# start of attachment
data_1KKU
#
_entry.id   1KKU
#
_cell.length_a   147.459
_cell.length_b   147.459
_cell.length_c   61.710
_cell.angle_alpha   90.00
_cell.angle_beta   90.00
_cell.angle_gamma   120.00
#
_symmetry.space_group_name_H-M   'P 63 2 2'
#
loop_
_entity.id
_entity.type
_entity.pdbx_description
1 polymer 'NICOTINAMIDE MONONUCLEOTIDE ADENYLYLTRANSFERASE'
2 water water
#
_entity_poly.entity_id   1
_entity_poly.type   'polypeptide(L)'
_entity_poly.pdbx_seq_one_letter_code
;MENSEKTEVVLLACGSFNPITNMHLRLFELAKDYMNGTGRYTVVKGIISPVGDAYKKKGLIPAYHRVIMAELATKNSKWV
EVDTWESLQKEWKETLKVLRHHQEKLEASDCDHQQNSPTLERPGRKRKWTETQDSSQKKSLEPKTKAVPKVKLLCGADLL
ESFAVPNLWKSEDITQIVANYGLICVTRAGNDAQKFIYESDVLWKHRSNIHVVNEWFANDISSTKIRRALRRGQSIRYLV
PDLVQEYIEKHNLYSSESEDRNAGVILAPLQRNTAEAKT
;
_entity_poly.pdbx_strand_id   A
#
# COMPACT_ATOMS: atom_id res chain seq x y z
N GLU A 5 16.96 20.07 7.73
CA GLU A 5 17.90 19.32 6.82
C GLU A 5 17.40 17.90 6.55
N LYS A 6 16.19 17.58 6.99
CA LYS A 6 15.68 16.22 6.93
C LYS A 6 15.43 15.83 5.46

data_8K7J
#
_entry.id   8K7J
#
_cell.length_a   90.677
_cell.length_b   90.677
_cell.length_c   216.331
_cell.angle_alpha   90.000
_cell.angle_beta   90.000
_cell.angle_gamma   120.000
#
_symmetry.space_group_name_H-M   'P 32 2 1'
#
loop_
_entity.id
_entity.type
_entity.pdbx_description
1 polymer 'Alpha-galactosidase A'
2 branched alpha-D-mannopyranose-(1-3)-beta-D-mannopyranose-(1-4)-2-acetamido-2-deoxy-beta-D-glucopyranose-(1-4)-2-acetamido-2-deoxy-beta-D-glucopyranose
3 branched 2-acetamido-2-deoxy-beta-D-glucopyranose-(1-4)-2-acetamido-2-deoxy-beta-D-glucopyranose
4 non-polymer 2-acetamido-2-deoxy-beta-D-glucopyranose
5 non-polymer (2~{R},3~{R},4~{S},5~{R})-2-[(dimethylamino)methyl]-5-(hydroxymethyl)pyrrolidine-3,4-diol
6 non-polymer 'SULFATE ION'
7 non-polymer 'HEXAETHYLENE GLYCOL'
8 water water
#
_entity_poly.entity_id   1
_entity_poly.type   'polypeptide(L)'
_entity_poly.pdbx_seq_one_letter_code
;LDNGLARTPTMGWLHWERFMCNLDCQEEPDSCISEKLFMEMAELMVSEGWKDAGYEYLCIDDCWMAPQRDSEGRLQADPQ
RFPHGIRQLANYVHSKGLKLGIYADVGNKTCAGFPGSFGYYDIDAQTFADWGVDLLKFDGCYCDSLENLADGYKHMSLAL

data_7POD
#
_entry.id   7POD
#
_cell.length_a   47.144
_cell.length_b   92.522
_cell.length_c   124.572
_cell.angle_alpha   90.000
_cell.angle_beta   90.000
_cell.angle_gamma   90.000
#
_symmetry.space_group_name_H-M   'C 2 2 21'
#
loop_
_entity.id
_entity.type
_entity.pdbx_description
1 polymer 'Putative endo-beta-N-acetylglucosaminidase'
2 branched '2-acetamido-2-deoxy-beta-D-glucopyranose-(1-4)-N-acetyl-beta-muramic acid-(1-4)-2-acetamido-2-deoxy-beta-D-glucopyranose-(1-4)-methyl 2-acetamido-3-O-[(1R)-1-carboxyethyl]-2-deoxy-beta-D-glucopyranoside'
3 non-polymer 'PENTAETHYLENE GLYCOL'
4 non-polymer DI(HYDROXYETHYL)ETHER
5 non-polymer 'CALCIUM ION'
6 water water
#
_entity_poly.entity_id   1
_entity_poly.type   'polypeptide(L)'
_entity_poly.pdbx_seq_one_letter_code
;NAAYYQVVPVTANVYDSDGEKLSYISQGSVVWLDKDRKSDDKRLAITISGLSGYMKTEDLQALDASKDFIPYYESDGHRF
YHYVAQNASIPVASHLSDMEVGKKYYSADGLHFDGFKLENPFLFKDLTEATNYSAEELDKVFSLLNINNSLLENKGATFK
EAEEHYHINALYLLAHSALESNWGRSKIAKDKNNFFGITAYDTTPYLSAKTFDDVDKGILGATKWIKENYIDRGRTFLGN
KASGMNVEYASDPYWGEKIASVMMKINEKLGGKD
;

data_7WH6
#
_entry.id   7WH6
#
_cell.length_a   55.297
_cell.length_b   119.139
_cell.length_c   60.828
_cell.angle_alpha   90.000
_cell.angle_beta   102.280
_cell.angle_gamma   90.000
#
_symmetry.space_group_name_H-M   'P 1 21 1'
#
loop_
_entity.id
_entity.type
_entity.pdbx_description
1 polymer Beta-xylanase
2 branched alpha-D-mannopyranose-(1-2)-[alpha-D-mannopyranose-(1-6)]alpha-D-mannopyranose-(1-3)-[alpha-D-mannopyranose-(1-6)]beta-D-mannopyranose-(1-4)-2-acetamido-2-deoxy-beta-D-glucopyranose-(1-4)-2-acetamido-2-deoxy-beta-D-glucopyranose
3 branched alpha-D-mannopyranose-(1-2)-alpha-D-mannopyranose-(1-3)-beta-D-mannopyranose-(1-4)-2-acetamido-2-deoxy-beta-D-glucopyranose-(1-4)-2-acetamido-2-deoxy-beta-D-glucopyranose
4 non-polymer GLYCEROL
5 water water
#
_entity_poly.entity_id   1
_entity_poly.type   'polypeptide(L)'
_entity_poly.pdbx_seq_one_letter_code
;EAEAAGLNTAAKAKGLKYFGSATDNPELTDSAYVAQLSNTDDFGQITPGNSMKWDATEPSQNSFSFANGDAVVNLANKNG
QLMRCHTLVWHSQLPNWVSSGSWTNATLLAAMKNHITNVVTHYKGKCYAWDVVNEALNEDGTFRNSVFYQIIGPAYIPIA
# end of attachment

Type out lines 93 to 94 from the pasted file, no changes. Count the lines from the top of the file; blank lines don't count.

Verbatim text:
_entity_poly.entity_id   1
_entity_poly.type   'polypeptide(L)'